At a time when only a quarter of UK consmers would describe their financial situation as ‘healthy’, dining out in pubs and restaurants as well as going to the pub for a drink remain the most popular leisure activities there with three in 10 having done this more than once in the month to October 2015, according to The Leisure Tracker, a survey released late last year by Mintel.
Commissioned and published by the Publicans Morning Advertiser trade magazine in the UK, the survey found that although nearly a third (31%) of Britons still regard their financial situation as ‘tight’ or ‘struggling/in trouble’, their situation seems to be improving with a steady growth in both consumer income and confidence following the recession allowing them the opportunity to trade up.
A third of adults visiting the pub only for drinks spent more than £20 on their last pub visit indicating that ‘buying rounds’ remains commonplace, but it also shows the opportunities for venues to stock more expensive drinks such as sparkling wines and premium spirits.
The continued rise of craft beer indicates another way that publicans could encourage drinkers to spend more in their venues.
Despite significant shrinkage of the UK’s pub landscape over the past decade, the pub itself continues to remain popular with British consumers.
58% of them went to a pub for a meal in the month to October 2015 while 49% went for drinks only.
The rejuvenation of ‘pub grub’ appears to be alive and well and many of the best-performing pubs in the UK have been those that reduced their dependency on drink sales and acknowledged the importance of an appealing food menu.
As is the case here in Ireland, food remains the key to driving visitor numbers in the UK pub market. In the month to October 2015, when presented with a list of pub-related activities, 26% of UK pub-goers went to a pub because of its high quality food.
Over-55s were particularly likely to do this (33%) indicating that a quality food menu could be an effective way of tapping into the often affluent and time-rich older demographic.
Leveraging menu enticements such as hand-made dishes, locally-sourced and seasonal ingredients help substantiate a pub’s claim of having a premium food offering.
Mintel’s Leisure Tracking survey found spend for dining in UK restaurants and pubs to be broadly similar although restaurants gained a higher share of customers who spent more than £40 on their last visit (29% vs 21% for pubs).
One-third of adults who ate in pubs in the month to October last year spent less than £20 on their meal (including drinks) with women more likely than men to do so (37%). This signals the importance of affordable menu items in appealing to lower spenders.
Meanwhile, 41% spent £20 to £40 and 21% exceeded £40.
Pub dining/catering is the most popular leisure activity, with 31% of adults having eaten in a pub more than once within the past month, marginally ahead of the number of British consumers who’d eaten at restaurants.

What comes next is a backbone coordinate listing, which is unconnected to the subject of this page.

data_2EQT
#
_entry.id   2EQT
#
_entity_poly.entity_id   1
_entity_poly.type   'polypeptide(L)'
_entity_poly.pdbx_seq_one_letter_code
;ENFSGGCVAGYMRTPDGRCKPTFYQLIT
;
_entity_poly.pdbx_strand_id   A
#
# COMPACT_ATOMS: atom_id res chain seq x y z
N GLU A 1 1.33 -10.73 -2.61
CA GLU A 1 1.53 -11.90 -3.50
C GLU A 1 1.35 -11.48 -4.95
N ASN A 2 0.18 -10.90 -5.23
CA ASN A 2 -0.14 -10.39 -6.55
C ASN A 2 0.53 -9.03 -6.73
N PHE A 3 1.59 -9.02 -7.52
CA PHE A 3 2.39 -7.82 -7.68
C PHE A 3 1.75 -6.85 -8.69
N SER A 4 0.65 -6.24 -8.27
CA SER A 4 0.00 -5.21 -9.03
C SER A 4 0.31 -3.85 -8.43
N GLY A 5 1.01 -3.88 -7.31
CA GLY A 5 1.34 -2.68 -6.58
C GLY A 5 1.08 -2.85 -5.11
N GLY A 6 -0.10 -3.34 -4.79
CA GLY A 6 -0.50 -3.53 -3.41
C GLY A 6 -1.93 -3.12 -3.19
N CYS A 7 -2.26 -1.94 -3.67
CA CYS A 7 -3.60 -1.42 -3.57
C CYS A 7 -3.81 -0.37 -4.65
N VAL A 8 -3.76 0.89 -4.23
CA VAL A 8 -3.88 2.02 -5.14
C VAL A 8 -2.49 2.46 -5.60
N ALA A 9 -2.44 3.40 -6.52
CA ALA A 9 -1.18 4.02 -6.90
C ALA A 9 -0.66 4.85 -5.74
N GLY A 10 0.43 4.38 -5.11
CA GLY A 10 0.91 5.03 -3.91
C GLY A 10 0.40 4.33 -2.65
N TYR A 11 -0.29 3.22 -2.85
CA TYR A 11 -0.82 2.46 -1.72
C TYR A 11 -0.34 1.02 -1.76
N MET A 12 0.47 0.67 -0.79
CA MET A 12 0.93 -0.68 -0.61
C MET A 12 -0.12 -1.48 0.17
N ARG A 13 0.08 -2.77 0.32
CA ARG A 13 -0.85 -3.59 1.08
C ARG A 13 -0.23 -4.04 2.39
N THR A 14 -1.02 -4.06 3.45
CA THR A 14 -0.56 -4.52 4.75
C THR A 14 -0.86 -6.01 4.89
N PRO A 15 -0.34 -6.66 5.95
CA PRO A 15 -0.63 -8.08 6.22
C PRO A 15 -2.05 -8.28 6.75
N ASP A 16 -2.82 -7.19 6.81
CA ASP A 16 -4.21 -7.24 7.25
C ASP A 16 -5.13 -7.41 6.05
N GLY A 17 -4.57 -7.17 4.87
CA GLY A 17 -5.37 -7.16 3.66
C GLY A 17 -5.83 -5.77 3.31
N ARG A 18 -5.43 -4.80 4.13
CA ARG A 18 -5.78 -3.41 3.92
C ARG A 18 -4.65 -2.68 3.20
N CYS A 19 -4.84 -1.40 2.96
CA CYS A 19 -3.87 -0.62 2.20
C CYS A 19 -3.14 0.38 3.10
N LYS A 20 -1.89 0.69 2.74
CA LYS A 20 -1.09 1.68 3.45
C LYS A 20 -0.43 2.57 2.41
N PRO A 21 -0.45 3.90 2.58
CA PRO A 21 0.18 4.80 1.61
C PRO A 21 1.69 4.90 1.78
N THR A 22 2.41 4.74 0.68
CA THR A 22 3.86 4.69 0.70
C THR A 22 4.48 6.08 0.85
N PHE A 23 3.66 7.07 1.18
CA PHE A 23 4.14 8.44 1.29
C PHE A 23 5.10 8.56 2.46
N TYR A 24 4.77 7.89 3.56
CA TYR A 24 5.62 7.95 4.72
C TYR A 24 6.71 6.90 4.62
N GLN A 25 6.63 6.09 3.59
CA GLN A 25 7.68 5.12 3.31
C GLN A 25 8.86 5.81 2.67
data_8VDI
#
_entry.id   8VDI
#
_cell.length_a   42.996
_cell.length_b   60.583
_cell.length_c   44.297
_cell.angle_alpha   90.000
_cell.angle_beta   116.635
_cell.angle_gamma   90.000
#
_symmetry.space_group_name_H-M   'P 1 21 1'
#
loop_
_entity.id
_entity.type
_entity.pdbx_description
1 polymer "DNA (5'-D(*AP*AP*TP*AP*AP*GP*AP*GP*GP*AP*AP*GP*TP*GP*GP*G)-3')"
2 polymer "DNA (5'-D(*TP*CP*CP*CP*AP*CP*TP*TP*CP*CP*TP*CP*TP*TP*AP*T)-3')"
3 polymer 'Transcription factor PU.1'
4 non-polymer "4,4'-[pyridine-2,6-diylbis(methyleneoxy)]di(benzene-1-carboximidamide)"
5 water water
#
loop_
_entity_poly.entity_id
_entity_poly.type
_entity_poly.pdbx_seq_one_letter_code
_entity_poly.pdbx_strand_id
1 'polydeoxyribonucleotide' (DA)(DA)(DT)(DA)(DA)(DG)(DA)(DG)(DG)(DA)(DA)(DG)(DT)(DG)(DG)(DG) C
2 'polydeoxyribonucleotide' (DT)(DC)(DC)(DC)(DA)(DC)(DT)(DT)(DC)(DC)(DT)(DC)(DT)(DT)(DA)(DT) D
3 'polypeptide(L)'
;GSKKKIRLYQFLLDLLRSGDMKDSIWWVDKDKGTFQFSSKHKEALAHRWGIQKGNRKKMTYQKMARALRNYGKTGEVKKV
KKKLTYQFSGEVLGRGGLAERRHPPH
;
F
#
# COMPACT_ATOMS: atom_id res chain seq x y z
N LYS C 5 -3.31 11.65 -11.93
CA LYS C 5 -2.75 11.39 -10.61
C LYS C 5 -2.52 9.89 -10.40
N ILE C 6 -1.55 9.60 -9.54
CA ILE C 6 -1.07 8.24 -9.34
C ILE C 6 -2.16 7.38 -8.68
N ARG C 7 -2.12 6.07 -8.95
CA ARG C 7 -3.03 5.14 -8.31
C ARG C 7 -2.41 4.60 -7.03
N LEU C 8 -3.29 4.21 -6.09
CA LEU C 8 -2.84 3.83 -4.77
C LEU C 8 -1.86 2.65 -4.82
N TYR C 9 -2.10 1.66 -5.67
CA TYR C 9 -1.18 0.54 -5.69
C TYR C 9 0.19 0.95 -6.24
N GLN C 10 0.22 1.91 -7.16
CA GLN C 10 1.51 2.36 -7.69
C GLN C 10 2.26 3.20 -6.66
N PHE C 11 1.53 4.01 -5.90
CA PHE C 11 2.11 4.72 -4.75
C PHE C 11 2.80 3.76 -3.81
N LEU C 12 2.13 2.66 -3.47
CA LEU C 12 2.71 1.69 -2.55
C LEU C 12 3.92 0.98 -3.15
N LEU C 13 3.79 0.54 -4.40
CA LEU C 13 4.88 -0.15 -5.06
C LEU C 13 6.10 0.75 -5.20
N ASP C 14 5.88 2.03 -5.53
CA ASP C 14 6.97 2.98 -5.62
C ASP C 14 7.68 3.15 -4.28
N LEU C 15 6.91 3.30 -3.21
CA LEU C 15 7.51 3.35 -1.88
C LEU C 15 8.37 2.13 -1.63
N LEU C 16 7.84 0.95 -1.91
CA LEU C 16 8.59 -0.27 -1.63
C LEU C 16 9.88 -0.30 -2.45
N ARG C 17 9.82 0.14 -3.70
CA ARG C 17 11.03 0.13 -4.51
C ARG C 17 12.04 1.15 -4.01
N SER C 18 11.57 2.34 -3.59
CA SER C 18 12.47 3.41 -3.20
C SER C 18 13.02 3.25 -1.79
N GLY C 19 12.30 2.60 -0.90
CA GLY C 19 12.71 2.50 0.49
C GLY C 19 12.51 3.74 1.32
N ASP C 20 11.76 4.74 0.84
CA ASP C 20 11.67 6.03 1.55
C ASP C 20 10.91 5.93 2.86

While men would be more likely than women to go to the pub for drinks (60% vs 43%) no gender difference applies when it comes to going to the pub for food, underlining how food can be a good way to entice women into pubs.
What’s more, all age groups are equally likely to have gone to the pub for a meal, underlining its cross-generational (as well as unisex) appeal.
Pubs and restaurants are also very similar in terms of who their patrons visit with and dine with. In both cases half of visitors do so with their partner, showing how important couples are to food sales. Reflecting this trend, special ‘couples’ offers on set dishes could be an effective way for venues to stand out in a crowded market.
Falling numbers have hit the nightclub sector in recent years but while fewer people visit clubs average spend remains relatively high. 27% of customers in UK nightclub/late night bars spent more than £40 on their last night out in these venues.
Millennials are the most likely group to participate in all of the leisure activities stated in the survey, reflecting a greater willingness to do things out of home.
Participation rates in leisure activities drop off notably among over-45s but hold up for food-led activities such as pub catering.
When it comes to pub visiting for drinks only, although 40% of people who’d been to the pub only for drinks had done so with their partner, they were more likely to have met up with friends.
Pub visiting trends and on-trade drink volume sales indicate that broadly the same number of British consumers are going to pubs as in previous years but they’re often drinking less on their visits.
Only 7% of pub goers have followed a pub on social media. Although social media gives leisure outlets a chance to build engagement it still appears to be more of a secondary factor when it comes to driving choice.
However 18% of pub-goers check a pub’s website before deciding whether to visit, with women most likely to do so at 23%.
That women are significantly more likely than men to have ordered a lower calorie drink or dish (13% vs 6%) suggests that calorie information on the website would also probably be well-received by women in particular.
Displaying comprehensive details of food and drink menus and even daily specials and current guest ales could be the difference between securing a customer visit and not, concludes the Mintel report.